Why Do We Use Cooking Oil, Really?

Why Do We Use Cooking Oil, Really?benaung /123RF

They conduct heat, carry flavors, and keep your food from sticking. Here’s why—and what else you should know.

Some things in cooking, you take for granted. When the recipe asks you to do them, you follow the instructions diligently, assuming that that’s just how it works and not daring—or caring enough—to question.

The use of cooking oil is, without a doubt, one of them. I mean, everyone knows that they shouldn’t get cooking without drizzling a bit of oil onto their pots and pans first. But have you ever wondered why that is?

You’re here, so I’m going to bet that you did. And tell you that you came to the right place. Because, with your help, I’m about to unravel why it is that we cook with oil to begin with.

Let’s get to it, then. Why do we use cooking oils and fats?

We cook with oils and fats because they transport heat, keep food from sticking to the bottom and sides of the cooking vessel, and dissolve and carry flavors from other ingredients in our food.

Cooking works best when your food comes into sudden contact with a scorching-hot surface. As a result, a crispy, flavorful, golden-brown crust forms on the outside as the food itself cooks fully through on the inside.

We cook with oil and fat instead of water because water, no matter how much it’s heated, will never exceed its boiling point of 212°F (100°C). Said otherwise, oils and fats help carry and conduct the heat from your cooking vessel to your food more effectively.

For reference, most plant-based oils and animal fats can get heated to temperatures to 375°F (and, in some cases, well above).

All cooking oils and fats have a smoke point, the threshold above which they stop to glisten and shimmer and start to break down and burn. When you see a steady stream of bluish smoke that’s coming from your pan, pot, or oven, that’s a tell-tail sign that you should reduce the heat.

Otherwise, oils will become bitter, and animal fats will burn as they form potentially harmful compounds to your health.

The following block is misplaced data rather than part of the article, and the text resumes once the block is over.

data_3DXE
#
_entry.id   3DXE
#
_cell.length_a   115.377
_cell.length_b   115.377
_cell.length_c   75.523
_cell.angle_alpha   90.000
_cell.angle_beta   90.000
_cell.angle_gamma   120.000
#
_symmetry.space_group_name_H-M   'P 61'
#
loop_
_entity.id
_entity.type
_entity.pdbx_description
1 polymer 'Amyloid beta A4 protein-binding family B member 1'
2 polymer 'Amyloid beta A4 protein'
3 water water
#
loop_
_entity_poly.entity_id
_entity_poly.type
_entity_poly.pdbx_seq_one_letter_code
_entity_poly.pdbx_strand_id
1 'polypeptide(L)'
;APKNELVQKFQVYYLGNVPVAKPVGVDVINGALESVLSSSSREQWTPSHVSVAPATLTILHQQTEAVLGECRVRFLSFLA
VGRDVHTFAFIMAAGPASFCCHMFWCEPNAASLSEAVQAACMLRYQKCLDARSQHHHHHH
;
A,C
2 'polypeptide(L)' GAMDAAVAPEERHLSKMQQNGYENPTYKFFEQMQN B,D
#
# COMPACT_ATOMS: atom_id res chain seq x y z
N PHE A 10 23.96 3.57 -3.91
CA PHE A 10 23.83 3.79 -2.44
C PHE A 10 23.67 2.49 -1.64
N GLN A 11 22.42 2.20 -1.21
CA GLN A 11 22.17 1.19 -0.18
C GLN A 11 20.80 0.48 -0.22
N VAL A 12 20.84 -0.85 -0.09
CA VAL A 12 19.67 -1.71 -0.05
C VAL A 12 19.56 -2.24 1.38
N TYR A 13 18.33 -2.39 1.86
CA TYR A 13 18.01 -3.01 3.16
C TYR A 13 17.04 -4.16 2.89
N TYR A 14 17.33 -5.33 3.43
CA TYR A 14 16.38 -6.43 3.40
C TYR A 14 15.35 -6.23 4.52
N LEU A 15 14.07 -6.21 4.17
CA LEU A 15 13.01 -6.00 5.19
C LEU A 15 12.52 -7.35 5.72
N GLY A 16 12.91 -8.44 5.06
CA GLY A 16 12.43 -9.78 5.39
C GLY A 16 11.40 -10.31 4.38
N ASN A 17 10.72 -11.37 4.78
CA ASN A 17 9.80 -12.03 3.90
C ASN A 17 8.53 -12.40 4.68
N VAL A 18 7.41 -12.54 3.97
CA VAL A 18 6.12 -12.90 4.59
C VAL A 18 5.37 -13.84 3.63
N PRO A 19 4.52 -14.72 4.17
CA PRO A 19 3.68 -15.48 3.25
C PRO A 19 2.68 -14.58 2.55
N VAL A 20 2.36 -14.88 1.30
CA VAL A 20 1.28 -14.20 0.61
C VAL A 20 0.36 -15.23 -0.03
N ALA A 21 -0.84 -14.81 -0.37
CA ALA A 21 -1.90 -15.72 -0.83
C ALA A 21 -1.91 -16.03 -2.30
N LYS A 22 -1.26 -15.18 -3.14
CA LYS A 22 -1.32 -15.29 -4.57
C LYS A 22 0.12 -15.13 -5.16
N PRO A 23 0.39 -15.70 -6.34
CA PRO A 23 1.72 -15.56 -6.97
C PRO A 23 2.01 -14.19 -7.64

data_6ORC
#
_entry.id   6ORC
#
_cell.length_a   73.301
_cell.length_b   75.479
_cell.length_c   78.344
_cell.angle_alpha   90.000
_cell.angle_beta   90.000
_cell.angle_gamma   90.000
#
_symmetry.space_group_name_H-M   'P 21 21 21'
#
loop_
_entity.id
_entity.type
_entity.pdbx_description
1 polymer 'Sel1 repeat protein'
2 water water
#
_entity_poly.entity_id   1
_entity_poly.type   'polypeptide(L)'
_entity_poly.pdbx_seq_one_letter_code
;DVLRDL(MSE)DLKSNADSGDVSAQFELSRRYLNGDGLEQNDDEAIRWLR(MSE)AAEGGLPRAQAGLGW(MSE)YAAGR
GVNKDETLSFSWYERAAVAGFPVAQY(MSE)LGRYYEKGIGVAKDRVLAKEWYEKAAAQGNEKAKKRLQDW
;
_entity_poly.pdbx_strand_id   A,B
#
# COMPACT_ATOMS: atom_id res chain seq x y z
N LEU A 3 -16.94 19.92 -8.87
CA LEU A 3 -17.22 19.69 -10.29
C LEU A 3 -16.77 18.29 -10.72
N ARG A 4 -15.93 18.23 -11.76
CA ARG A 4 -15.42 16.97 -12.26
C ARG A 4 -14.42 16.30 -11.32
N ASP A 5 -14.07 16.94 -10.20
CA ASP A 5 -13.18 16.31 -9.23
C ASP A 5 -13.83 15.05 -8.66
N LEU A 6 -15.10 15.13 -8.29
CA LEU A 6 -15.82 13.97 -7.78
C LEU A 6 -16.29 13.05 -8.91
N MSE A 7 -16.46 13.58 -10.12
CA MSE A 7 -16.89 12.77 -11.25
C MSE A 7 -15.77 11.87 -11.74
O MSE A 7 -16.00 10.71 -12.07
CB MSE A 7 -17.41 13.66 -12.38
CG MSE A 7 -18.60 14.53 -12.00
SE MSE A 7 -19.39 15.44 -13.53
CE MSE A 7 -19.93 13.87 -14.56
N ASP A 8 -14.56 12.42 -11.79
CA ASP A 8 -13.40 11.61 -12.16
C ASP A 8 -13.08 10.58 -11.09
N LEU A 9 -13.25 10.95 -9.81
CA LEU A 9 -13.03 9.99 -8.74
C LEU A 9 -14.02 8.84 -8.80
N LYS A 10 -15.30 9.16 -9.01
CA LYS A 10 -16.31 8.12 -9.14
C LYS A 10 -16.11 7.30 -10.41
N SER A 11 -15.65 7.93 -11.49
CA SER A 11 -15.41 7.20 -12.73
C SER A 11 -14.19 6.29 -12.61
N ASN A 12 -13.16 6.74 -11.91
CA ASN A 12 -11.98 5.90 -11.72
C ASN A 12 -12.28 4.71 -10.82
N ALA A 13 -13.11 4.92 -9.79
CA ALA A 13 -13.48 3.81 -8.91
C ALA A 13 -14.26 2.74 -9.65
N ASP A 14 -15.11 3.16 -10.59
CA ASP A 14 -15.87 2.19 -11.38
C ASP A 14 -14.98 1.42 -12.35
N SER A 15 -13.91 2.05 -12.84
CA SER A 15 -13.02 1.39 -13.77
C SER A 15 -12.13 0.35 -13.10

Cooking oils and fats also keep food from sticking to the cooking vessel—and from falling apart as you try in vain to get it unstuck—by forming a slick, non-stick-like between your food and the cooking surface.

Last but not least, they dissolve the aroma and flavor molecules that are naturally present in herbs, spices, and alliums. Some impart your home-cooked dishes with a smell and taste of their own, making them more appetizing.

Plant-Based Oils vs. Animal Fats

Your choice of cooking oil or fat matters more than you probably think. 

For starters, there’s a difference between plant-based oils and animal fats—and understanding that difference can make or break your home cooking.

Cooking oils are mostly plant-based. You’ll recognize them by the fact that they’re liquid at room temperature. A few staples, which almost all grocery stores carry, include avocado oil, rice bran oil, and olive oil.

There are unrefined cooking oils. They’re natural as they’re extracted using a minimal amount of processing, preserving the enzymes, flavors, and minerals of their source. Cold-pressed extra virgin olive oil is a good example.

Unrefined cooking oils are gentle and delicate. They’re great for dressing salads, drizzling over grilled veg, and adding to sauces, soups, and stews. Less so for high-heat cooking, as elevated temperatures can cause them to break down and burn, imparting your food with an acid flavor.

The most common kind of unrefined cooking oil is extra virgin olive oil. The ones I stock my pantry with, and which I’ve reviewed on this blog, are De Cecco Classico (mild), Basso Extra Virgin Olive Oil (peppery), and Filippo Berio Extra Virgin Olive Oil (viscous and creamy).

Then there are refined cooking oils, such as safflower and sunflower oil. Refined oils take more processing to extract—using high heat or chemical solvents—than their unrefined counterparts.

Filtered and strained, refined cooking oils are characterized by a high smoke point, so they stay stable when continuously exposed to high heat. This makes them more suitable for high-heat cooking methods than their natural, unrefined counterparts.

My go-to cooking oils for searing steak, shallow-frying chops, and deep-frying chicken are avocado oil (costly, imparts a nutty flavor on foods) and rice bran oil (affordable, has a pleasant, caramelly flavor).

Cooking fats are derived from animal sources. The best way to recognize them is by the fact that they tend to be solid at room temperature. Think of butter, ghee, lard, tallow, and duck fat. Except for butter, animal fats can be tricky to find, as not all stores have them in stock.

As with every rule, there are a few exceptions. For example, margarine and shortening are both made from vegetable oil, but they stay solid at room temperature like animal fats.

Choose your cooking oil or fat based on how much heat you’re about to use—and whether or not you want it to impart a certain aroma and flavor to your food.

Butter and extra virgin olive oil can be great choices for low- to medium-heat cooking, whereas avocado oil and rice bran oil are smarter choices for high-heat cooking.

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